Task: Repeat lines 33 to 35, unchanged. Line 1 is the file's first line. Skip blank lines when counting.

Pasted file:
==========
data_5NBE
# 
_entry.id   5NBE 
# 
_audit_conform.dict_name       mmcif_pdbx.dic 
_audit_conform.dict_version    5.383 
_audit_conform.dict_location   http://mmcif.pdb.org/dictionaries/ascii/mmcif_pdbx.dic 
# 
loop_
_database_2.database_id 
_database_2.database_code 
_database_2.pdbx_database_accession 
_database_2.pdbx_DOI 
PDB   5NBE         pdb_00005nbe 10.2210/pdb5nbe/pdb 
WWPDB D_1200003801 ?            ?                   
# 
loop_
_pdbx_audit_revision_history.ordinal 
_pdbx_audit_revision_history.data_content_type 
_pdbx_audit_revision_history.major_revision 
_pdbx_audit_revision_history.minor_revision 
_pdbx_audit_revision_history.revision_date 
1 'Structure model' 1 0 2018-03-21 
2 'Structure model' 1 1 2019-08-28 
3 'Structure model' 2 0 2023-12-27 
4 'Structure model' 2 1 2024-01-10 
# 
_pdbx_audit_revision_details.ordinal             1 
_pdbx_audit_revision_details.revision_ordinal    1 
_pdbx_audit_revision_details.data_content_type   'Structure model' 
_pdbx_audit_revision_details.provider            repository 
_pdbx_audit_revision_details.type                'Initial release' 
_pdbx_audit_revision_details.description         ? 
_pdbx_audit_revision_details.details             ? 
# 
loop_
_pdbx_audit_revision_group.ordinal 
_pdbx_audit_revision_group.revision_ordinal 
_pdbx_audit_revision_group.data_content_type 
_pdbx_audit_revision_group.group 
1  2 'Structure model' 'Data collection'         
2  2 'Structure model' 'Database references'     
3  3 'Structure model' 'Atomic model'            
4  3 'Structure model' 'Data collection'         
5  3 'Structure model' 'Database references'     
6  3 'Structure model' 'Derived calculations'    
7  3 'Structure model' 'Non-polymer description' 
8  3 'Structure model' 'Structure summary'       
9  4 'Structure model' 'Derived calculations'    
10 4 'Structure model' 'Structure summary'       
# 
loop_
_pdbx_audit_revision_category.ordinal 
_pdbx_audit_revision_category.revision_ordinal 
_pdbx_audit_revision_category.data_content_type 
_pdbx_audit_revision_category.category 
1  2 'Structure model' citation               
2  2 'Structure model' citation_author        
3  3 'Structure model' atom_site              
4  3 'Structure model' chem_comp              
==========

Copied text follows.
_pdbx_audit_revision_details.description         ? 
_pdbx_audit_revision_details.details             ? 
# 